Electrification of Sub-Saharan Africa through PV/hybrid mini-grids: Reducing the gap between current business models and on-site experience

Electrification of Sub-Saharan Africa through PV/hybrid mini-grids: Reducing the gap between... The absence of publicly available up-to-date costs breakdown data on photovoltaic (PV)/hybrid mini-grids in Sub-Saharan Africa (SSA) is a barrier that needs to be resolved in order to overcome challenges in rural electrification planning, regulation, life-cycle operation, financing, and funding. The primary aim of this research is to provide better understanding of the cost structures of PV/hybrid mini-grid projects in Sub-Saharan Africa. The review on existing literature reveals significant lack of transparency and inconsistencies in PV/hybrid mini-grid costs. This paper aims to support the fact that there still remains a strong need to reduce the gap between current business model concepts and successfully implemented scale-up electrification models. Based on the experience of PV/hybrid mini-grids projects implemented in various rural communities of SSA, we propose a multi-dimensional cost analysis with a standardised break-down of the real costs of installed projects. Subsequently, we assess the main social and environmental implications and we identify barriers that appear to hinder successful PV mini-grid planning and subsequent implementation in SSA. Africa has the unique opportunity to utilize renewable energy as a primary energy source. Indeed, the continent has the potential to bring electricity especially to its rural population by means of PV/hybrid mini-grids. However, the capability of public and private sector investors to pre-evaluate projects is limited by the lack of locally available information on PV/hybrid mini-grid costs or the reliability of data (when available). Multi-dimensional cost analysis of social and environmental impacts from this study highlight that PV/hybrid mini-grids offer a unique opportunity to create a standardised framework for quantifying costs of PV/hybrid mini-grids in SSA, that can support decision-making processes for designing viable business models. Findings show that there is a strong need to minimise the data quality gap between current business model and that of successfully implemented PV/hybrid mini-grids electrification projects. This gap could be mitigated through studying the issues that influence mini-grid costs (both hardware and software). In addition to understanding other factors that can influence project costs such as the market maturity and remoteness of the site, organisation capability, development approach, and level of community involvement. Regarding policy considerations, stronger political will coupled with proactive rural electrification strategies and targeted renewable energy regulatory framework would be essential in order to establish viable dynamic domestic market for off grid renewables. In the presented benchmarking analysis, the experiences of public and private development organisations are synchronized to contribute to the furthest extent possible to facilitate the assessment. Those include the disaggregation of component costs according to their unit in order to make comparison more accurate and include site-specific parameters in the discussion of costs. http://www.deepdyve.com/assets/images/DeepDyve-Logo-lg.png Renewable and Sustainable Energy Reviews Elsevier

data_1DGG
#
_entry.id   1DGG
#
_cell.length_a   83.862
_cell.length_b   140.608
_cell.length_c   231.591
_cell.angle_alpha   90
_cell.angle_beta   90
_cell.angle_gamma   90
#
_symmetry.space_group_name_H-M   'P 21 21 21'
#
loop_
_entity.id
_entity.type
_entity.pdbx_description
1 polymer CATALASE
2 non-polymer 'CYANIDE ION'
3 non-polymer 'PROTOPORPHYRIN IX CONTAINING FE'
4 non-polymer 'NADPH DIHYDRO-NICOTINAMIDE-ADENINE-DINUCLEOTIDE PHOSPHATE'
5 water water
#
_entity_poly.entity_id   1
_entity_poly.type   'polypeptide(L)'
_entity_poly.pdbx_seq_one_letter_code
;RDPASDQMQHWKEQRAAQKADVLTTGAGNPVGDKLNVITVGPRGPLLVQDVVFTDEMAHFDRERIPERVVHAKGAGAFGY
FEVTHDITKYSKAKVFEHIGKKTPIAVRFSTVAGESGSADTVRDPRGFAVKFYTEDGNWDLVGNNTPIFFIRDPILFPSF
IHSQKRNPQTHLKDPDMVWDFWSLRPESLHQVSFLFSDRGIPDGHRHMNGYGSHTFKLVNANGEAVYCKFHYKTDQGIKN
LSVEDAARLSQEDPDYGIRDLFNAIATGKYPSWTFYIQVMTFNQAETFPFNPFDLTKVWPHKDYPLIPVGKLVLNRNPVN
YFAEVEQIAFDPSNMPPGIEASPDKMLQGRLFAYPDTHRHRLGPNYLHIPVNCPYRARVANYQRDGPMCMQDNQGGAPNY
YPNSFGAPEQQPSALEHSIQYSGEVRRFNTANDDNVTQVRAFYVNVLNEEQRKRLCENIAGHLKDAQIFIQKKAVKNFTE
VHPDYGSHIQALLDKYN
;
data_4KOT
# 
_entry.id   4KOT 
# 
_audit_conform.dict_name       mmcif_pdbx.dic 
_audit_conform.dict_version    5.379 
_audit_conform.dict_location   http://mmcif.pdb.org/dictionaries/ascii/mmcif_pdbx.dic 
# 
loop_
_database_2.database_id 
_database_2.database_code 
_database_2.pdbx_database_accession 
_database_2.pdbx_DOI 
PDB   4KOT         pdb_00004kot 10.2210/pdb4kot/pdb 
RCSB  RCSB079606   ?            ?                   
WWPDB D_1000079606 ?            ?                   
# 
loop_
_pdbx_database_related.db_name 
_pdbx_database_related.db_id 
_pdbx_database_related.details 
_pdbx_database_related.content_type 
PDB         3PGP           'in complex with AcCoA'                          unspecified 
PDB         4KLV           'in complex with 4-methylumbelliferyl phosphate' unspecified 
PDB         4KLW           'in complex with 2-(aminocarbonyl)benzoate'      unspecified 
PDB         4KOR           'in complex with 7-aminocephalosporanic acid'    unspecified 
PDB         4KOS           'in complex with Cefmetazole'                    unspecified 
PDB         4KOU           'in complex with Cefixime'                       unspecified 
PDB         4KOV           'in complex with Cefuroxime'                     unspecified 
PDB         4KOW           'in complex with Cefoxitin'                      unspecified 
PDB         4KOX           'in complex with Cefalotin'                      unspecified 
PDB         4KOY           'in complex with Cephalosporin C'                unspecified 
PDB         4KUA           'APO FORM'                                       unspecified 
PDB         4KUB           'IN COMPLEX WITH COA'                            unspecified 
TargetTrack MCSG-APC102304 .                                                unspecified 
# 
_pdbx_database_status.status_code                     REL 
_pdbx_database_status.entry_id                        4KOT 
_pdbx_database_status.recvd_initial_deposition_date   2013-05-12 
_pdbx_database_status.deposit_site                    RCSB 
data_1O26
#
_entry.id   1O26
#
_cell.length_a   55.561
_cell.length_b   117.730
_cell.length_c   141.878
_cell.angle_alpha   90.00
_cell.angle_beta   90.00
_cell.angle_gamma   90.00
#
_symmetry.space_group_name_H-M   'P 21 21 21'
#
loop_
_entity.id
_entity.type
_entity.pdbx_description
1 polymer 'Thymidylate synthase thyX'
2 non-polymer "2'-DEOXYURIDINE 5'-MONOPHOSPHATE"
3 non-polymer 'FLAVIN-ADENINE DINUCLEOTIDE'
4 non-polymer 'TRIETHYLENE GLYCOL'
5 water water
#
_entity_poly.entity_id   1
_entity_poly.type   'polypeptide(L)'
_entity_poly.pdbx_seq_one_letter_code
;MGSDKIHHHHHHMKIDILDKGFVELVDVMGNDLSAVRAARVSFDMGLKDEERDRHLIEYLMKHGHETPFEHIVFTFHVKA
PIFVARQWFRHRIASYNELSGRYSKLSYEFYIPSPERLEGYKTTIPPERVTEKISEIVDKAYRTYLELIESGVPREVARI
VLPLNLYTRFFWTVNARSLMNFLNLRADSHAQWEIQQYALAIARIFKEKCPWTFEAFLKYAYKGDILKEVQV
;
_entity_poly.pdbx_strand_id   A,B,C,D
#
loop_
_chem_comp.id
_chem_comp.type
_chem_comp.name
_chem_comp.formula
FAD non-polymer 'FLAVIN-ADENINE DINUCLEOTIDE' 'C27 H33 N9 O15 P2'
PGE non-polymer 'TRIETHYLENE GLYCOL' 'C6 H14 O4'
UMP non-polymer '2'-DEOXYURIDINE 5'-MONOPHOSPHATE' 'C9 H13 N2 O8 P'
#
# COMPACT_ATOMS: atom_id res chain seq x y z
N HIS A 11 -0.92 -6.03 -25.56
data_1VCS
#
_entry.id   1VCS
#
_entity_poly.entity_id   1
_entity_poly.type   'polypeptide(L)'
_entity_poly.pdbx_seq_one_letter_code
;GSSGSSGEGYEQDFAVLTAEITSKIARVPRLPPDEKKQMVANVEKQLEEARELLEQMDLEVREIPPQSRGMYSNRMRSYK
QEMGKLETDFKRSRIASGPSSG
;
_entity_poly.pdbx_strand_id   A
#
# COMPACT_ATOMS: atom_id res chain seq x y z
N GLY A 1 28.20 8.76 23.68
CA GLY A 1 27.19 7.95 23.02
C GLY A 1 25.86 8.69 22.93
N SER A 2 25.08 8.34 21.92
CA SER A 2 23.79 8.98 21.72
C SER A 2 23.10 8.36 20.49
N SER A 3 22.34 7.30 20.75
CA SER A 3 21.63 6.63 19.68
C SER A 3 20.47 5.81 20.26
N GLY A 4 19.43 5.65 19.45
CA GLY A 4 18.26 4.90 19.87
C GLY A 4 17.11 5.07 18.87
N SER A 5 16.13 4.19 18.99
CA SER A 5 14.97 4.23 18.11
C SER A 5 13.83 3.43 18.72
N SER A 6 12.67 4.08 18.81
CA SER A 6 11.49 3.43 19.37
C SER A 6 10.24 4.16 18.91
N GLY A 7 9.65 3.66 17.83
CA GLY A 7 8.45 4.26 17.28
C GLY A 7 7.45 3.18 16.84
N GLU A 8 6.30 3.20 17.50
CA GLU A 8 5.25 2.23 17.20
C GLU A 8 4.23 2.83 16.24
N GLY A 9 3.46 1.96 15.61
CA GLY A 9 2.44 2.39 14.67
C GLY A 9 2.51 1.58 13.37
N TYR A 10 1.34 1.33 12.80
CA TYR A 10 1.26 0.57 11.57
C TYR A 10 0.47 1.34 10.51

Electrification of Sub-Saharan Africa through PV/hybrid mini-grids: Reducing the gap between current business models and on-site experience